Portal hypertensive gastropathy / enteropathy / colopathy …
In portal hypertension, chronic portal venous congestion leads to dilatation and ectasia of the submucosal vessels in the stomach (portal hypertensive gastropathy), small bowel (portal hypertensive enteropathy) and/or large bowel (portal hypertensive colopathy).
Portal hypertensive colopathy in patients with liver cirrhosis
Portal hypertensive colopathy was defined endoscopically in patients with vascular ectasia, redness, and blue vein. Vascular ectasia was classified into two types: type 1, solitary vascular ectasia; and type 2, diffuse vascular ectasia.
Portal hypertensive colopathy is associated with portal …
Portal hypertensive colopathy (PHC) was found in 23.9%, colonic varices in 7.6% and polyps in 38% of patients (adenomatous type 65.2%). One asymptomatic patient had a well-differentiated adenocarcinoma. The manifestations of colorectal PH were not associated with the etiology of liver disease or with the Child-Pugh grade.
Portal Hypertensive Colopathy | IntechOpen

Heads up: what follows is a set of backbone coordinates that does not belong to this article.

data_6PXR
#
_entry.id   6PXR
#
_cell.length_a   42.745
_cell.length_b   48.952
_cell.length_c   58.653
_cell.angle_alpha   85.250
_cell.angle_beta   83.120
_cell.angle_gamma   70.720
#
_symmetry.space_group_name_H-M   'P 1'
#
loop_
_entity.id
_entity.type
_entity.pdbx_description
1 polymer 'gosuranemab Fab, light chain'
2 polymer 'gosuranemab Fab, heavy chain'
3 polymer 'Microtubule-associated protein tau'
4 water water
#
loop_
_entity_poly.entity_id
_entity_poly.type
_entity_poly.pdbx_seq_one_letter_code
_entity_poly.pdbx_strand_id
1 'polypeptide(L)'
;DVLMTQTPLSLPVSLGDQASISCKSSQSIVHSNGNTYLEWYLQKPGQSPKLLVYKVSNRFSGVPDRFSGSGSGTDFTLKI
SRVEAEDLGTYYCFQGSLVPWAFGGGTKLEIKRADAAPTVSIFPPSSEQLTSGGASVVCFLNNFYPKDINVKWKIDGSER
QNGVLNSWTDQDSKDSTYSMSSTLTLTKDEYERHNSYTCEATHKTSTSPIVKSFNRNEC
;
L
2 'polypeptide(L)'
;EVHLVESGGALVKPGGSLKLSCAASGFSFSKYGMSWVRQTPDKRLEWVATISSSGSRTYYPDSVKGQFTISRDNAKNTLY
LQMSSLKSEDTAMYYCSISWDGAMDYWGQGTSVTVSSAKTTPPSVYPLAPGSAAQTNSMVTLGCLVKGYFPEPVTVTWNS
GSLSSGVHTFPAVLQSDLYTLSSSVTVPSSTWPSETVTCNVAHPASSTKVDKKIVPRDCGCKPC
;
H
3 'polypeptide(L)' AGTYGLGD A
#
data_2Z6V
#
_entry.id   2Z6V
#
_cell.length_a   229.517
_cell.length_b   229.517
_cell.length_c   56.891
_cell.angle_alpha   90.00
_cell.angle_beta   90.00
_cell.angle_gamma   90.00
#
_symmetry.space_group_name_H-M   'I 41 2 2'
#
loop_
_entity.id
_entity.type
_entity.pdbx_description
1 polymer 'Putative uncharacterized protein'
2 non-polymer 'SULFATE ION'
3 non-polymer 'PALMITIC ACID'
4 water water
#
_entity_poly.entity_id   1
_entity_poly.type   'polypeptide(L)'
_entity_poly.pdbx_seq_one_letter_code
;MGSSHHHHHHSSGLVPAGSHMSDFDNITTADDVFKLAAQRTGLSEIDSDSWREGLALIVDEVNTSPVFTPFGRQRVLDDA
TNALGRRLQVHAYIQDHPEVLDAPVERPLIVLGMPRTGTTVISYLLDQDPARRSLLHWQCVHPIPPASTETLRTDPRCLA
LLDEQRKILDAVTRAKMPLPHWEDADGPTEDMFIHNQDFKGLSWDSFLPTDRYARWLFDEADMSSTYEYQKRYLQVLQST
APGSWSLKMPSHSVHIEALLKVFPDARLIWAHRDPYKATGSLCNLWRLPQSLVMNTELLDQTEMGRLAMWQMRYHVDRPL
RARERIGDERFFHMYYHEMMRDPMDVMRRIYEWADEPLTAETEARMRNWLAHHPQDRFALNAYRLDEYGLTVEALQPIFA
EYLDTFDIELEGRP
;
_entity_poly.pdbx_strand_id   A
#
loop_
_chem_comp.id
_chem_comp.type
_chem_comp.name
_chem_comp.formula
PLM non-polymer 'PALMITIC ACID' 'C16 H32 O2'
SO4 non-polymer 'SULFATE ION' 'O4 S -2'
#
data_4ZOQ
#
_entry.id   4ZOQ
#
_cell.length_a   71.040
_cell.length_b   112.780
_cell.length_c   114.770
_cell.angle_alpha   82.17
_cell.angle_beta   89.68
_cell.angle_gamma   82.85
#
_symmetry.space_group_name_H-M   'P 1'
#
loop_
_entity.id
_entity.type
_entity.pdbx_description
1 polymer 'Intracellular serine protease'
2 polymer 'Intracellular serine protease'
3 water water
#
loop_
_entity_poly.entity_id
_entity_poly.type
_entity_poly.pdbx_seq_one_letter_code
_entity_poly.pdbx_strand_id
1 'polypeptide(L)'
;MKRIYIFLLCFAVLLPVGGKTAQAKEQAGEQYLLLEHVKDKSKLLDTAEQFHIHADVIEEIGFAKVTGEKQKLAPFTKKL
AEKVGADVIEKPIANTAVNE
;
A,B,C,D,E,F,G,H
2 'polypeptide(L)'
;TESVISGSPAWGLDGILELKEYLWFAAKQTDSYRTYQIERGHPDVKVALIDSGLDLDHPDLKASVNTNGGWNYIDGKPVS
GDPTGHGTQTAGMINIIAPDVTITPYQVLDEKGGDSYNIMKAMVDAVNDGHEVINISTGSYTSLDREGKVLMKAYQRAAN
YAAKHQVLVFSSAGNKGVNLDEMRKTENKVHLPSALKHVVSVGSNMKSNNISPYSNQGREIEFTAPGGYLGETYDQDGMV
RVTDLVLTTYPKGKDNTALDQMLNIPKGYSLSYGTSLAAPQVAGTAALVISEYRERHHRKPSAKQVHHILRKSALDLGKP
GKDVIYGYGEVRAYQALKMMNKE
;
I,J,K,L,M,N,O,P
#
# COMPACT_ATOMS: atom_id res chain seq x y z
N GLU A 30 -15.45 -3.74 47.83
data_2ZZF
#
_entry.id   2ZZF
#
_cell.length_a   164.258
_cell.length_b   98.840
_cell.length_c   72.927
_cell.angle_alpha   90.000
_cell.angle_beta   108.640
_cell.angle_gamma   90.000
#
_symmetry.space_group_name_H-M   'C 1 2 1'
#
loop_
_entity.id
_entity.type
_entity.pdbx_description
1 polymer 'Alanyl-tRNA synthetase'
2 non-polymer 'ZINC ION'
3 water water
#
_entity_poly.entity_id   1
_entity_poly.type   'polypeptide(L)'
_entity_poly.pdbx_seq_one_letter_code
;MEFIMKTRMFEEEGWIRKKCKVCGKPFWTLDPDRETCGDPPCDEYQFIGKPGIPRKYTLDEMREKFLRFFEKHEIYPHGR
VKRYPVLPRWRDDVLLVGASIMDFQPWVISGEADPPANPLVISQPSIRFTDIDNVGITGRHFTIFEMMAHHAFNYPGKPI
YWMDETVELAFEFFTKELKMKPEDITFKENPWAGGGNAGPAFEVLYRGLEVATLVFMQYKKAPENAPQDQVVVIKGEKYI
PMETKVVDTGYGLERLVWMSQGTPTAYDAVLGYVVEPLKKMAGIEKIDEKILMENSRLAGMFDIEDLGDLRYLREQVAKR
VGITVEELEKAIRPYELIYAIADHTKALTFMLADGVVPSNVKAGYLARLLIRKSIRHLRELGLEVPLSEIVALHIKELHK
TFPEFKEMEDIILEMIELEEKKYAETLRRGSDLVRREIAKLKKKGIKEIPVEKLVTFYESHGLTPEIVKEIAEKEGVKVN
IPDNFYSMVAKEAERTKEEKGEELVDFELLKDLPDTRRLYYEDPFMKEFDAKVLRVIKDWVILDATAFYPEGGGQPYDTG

Portal colopathy was present in 36.6% patients with PHT and none of the controls (p = 0.0005). None of the parameters (e.g. aetiology of PHT, Child’s class, oesophageal variceal eradication by Endoscopic Sclerotherapy with or without Endoscopic variceal ligation, history of variceal bleeding, grade of oesophageal varices, presence of portal hypertensive gastropathy or gastric varices …
Portal Colopathy: Prospective Study of Colonoscopy in …
C ongestive gastropathy is a well-recognized conse- quence of portal hypertension (l-5).
Portal hypertensive gastropathy and colopathy
Portal hypertensive gastropathy (PHG) and colopathy (PHC) are considered complications of portal hypertension. Both entities are clinically relevant because they may cause insidious blood loss or even acute massive gastrointestinal hemorrhage. Endoscopic evaluation is necessary for the diagnosis of PHG and PHC.
An Update: Portal Hypertensive Gastropathy and Colopathy
Portal hypertensive gastropathy can range from a mosaic-like pattern resembling snakeskin mucosa to frankly bleeding petechial lesions. Portal hypertensive colopathy has been less well-described and is variably characterized (erythema, vascular lesions, petechiae). Treatment is challenging and results are inconsistent.